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Op-ed: You must Occupy the Econ Department

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Students of Econ 1A and 1B:

Maybe you are taking introductory economics because of a genuine interest. Maybe you are in one of the three majors that are not economics but that require it. Either way, you will be told that you are learning about a science. You are not. Sciences, even social sciences, are empirical. Instead, you will be indoctrinated into an ideology responsible for much of the inequality, and indeed much of the injustice, we see today, and you must resist it.

Neoclassical economics is an outdated pseudoscience that plays on debunked notions of human nature for the purpose of justifying exploitative practices and has no place at a university whose mission includes charges to “promote the public welfare” and to teach “the rights and advantages of association and cooperation.” Indeed, neoclassical economics is not concerned with whether or not its teachings benefit everyone; it is only concerned with efficiency, and the fate of the public welfare is secondary. Furthermore, at the core of neoclassical economics is the individual utility maximization principle, which is a fancy way of saying “assume everyone in the world is greedy.” This assumption persists despite its debunking through the work of Elinor Ostrom, and the mistrust it fosters runs directly counter to the idea of promoting cooperation.

I know that the Occupy movement has been met with a great deal of derision here at Stanford (I would expect no less at the nerve center for neoliberal capitalism), but the movement for economic justice, like any movement, must extend into the intellectual realm, into the classroom, and there is no place where that extension is more imperative than here. (Fun fact: Did you know that the guy who wrote your economics textbook, John Taylor, is Mitt Romney’s economics adviser? His office is room 248 in the Econ building–Landau not SIEPR. You should drop by and ask him about Mitt Romney’s belief that his election in and of itself will save the economy.) Don’t just challenge your professors; organize, occupy, educate, and agitate, like the students before you who fought for the creation of the CSRE department and who challenged the Western Culture requirements, to bring about the change that needs to happen, to bring about a curriculum that not just teaches but also demonstrates how compassion and cooperation work in interpersonal relations. Obviously, a great struggle lies before you, but any change you make here will be felt the nation, and indeed the world, over.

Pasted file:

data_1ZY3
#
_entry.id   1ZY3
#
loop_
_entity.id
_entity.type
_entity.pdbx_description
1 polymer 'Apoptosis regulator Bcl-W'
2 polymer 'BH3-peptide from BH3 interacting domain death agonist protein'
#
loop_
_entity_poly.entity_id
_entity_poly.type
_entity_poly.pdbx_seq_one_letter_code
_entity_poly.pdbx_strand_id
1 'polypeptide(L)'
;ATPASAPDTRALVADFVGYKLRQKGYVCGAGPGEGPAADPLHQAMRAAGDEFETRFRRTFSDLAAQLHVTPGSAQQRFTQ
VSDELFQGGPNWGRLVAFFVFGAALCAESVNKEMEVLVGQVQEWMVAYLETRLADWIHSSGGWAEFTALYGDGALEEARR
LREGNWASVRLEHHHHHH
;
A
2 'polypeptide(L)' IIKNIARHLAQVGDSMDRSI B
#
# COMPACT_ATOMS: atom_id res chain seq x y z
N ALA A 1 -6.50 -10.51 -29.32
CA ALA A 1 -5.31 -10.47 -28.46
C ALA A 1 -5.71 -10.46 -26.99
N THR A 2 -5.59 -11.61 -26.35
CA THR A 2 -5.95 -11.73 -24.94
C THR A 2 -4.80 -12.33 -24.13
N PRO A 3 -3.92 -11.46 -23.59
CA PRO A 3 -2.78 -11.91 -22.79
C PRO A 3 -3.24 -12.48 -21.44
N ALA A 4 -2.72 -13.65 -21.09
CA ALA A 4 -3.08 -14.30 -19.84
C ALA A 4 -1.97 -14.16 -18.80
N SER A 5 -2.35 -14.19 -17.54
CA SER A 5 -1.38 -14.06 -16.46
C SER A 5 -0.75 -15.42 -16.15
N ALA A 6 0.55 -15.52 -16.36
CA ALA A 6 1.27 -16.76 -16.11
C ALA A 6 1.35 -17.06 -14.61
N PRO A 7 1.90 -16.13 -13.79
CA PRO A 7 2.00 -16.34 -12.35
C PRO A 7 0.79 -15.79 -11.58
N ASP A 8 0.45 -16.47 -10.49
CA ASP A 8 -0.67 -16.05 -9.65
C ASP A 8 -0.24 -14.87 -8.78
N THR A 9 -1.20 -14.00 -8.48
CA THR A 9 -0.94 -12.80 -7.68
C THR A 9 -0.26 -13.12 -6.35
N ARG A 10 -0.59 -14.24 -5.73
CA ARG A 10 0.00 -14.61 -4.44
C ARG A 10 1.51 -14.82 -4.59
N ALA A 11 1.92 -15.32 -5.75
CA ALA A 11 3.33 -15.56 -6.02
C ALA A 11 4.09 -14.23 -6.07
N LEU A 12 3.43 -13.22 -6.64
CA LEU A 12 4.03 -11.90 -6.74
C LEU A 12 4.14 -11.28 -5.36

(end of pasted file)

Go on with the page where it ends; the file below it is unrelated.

To be clear, I am not indicting the work of all economists ever. Career economists are not the problem (except for the ones who take lots of money from large banks to produce research of questionable scholarship), nor is the problem the advanced-level courses. The problem are the courses forced upon any student who desires a career in public service, courses whose implications and subtexts will be remembered long after its details fade. It is for that reason that I address this message to the students (past, present and future) of those courses.

Though I have spent the last year doing so, it is increasingly a ridiculous task for me to engage in student activism (having graduated in 2011), though I am here to support your efforts in any way I can; feel free to look me up on Facebook. As I let go, however, I do so with faith–faith in the student body to transcend apathy and the demands of the quarter system, faith in its integrity and faith in its ability to organize in a much more effective fashion than the wimps at Harvard who walked out of their introductory economics class muttering something about Keynes only to walk back in the next day. This is bigger than Keynes. There is a whole host of literature just ripe for the Googling about why we need to do away with neoclassical economics. In fact, when I took Econ 1A, they spent the last week asking exactly that question. Remember, it only takes six people to start a student group, which is five more than it takes to start a revolution.

P.S. Looking for an organizational structure? I suggest direct democracy. It’s done wonders for Quebec.

Peter McDonald ‘11

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